'But we'll be safer! You'll change your tune if this gets overturned and the FBI could've stopped a busload of kids from being used as a bomb.'

You know how Google, Microsoft, Apple, and all are pushing for The Cloud? Yea no. I'd rather have data on a drive I can personally tuck away and know nobody's looking at. Now? The FBI or whoever else can claim 'terrorism!' and go snooping through anything you've got if this line of 'well they don't need a warrant since they're only going after bad people' line of thinking persists. Congress is bought and paid for. They serve corporate interests in stead of the american public's. All it takes so someone wanting to make a fast buck and oh hey easy bake identity theft. All your personal information, bank statements, and everything else is put on sale by the FBI after you've been discarded from whatever automated search they've got going.

Then you get investigated again because your social security number, or bank account, or whatever is in connection with some sort of illegal badness. Even if they side with you on the matter that's still years of hassle and bills taken out of your life to sort through.

'But if you have nothing to hide you have nothing to worry about.'

You might not think you have anything to hide but nobody cares what you think. You don't get to decide if what you're doing is wrong. Maybe your 'nothing to hide' really is little of nothing but the government thinks it's probable cause to lock you up, or fine you, or whatever. Maybe you caught someone's temper who's got friends that can lever the fact they can do anything they want in the name of national security to put you on a no-fly list. You don't have to worry about people who want to use laws to actually do the right thing. Instead you have to worry about the ones that want to abuse the law for their own gain, and those people exist everywhere in all levels of government.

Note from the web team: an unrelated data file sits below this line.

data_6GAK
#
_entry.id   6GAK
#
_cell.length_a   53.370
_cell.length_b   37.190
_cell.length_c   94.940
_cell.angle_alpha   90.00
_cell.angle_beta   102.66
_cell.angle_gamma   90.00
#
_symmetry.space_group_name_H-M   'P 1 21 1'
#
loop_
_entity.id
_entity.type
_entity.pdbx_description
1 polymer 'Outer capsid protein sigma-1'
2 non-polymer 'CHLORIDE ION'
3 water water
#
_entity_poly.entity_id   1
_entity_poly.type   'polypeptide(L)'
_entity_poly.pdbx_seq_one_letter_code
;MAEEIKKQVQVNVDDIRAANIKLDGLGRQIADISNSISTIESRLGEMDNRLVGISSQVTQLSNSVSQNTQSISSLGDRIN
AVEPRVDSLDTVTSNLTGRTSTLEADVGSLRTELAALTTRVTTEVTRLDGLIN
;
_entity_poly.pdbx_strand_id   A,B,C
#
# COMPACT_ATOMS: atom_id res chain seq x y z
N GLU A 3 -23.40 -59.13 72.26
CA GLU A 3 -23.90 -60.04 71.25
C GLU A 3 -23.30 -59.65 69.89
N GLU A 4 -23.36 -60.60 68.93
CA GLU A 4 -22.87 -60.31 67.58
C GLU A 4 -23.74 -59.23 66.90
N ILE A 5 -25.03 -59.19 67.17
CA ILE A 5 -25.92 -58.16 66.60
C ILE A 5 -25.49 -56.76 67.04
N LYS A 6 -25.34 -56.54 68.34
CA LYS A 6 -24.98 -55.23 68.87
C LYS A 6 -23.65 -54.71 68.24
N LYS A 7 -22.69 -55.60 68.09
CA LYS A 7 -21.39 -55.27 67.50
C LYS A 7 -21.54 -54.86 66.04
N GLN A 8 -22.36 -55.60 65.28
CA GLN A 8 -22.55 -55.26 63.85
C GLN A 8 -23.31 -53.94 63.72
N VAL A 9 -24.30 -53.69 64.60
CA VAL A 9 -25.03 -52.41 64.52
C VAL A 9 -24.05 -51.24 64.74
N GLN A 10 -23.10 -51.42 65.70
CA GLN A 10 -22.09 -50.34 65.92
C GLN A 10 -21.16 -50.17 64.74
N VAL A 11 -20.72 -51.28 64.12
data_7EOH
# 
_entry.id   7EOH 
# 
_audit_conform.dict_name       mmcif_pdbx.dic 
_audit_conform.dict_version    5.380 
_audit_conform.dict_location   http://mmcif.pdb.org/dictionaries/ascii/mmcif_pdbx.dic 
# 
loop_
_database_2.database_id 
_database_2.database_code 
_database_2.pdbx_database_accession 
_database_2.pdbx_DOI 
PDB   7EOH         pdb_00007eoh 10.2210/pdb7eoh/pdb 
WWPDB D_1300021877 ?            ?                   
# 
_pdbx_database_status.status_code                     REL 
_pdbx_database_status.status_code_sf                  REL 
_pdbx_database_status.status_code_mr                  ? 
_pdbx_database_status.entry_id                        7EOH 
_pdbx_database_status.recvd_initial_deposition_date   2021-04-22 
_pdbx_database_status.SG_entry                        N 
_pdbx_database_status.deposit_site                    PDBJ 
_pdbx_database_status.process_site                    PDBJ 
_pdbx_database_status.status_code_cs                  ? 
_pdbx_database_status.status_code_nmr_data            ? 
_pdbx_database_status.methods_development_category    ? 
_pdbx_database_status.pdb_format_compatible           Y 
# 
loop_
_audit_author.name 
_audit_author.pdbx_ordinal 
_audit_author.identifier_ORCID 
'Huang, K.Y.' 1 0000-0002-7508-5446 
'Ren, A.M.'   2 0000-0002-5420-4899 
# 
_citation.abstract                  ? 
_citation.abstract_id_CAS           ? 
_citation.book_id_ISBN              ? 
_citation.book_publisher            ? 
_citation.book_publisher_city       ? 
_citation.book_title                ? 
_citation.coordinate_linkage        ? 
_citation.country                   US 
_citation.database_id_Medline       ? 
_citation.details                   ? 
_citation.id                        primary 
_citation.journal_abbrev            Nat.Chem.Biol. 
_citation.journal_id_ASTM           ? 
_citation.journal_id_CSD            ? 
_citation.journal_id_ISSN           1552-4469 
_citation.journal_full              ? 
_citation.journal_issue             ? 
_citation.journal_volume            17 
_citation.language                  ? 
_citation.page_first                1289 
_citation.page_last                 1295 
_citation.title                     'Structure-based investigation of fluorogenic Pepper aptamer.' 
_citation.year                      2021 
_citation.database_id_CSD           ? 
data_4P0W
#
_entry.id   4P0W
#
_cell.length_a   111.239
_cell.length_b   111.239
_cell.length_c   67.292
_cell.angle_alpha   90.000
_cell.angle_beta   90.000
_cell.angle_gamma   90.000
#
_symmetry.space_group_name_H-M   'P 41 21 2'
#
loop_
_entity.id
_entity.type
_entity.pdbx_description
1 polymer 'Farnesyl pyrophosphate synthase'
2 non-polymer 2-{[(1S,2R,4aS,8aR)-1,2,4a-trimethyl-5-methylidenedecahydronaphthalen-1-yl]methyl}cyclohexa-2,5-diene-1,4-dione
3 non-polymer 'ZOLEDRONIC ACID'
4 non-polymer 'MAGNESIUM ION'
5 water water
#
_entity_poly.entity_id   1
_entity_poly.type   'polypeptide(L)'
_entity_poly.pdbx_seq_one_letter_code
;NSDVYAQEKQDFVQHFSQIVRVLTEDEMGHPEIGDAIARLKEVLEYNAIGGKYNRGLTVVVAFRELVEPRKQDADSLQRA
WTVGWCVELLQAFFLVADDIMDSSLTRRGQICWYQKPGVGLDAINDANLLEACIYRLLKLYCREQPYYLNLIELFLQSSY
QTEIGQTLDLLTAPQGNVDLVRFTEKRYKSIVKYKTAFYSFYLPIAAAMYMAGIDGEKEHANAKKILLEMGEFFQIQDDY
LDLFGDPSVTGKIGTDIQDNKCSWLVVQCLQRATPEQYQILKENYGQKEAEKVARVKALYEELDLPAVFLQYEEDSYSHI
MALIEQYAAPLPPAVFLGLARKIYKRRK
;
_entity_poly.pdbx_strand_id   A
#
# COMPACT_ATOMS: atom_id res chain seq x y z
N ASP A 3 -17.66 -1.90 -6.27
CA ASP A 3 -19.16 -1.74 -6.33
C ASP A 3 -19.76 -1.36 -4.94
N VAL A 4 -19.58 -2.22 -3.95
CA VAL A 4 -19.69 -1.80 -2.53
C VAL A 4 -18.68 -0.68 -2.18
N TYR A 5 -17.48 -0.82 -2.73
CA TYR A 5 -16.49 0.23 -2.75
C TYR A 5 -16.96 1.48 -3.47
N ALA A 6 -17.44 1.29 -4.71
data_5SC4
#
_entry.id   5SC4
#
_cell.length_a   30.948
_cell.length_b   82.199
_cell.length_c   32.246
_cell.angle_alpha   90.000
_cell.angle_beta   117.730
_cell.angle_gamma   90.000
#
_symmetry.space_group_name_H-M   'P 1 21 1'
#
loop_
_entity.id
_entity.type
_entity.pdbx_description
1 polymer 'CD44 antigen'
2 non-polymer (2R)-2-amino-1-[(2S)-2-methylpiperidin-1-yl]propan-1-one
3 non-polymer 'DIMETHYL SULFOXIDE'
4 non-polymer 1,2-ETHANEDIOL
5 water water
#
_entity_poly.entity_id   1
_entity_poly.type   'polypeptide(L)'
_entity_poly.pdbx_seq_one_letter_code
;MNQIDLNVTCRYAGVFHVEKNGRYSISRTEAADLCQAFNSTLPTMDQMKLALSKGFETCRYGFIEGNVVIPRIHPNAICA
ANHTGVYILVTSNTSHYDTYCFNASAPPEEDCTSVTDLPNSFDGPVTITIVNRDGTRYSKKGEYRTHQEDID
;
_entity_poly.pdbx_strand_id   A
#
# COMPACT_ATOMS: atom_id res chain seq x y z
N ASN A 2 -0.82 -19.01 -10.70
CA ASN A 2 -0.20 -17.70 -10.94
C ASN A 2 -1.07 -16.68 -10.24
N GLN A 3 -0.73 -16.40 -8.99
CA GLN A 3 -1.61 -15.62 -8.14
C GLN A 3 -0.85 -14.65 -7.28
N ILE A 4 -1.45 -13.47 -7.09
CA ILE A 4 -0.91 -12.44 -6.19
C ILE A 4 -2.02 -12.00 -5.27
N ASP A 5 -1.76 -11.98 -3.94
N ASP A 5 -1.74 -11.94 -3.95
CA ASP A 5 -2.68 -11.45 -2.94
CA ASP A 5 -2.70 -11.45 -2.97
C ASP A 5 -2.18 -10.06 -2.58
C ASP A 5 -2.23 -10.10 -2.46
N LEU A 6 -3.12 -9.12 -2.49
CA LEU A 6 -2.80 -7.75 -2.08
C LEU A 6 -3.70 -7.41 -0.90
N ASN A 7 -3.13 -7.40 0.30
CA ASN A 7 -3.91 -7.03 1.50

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I am a Fan of engine heart. I've done several writeups of the original 2010 PDF, the Lghts and Power booklette, and the scenario booklettes that got created because of the kickstarter. Now the revised core rules are available for download and I have to say Viral Games did awesome here.

'Wait a minute', someone might go on saying, 'there was a big huge kickstarter for this not too long ago to put copies onto store shelves. Why is Viral allowing people to just download the game all willy nilly?' Wouldn't that undermine any sort of sellability of the hard copies? Yes and No. Yes it could in theory hurt sales since 'Haha I have the rulebook already why should I pay some ruddy little shop for a paperback of the same?' However people pirate these sorts of things constantly. SciFi and RPG books are some of the most heavily copied/pirated print material around this side of college textbooks.

Viral's solution is elegant in it's simplicity: Slap a Creative Commons license on the thing. There you go. No more piracy! No, really I"m not joking. It's put under a Creative Commons Attribute/Non-commercial license. There's a watermark on the table of contents and everything.

But won't that hurt sales?

See also 'people will download these things anyway.' I'm sure Viral's mindset goes something like this: 'I am a writer of an obscure Thing and i want to raise awareness of this so that I can gather a larger fanbase. The best way to do this would be to let people who already like my work to distribute it to their friends, friends of friends, random people on the internet, and so on. These people can then buy print copies once I get everything sorted out.' It's worked for Cory Doctorow and a bunch of other far less known authors. So Why Not?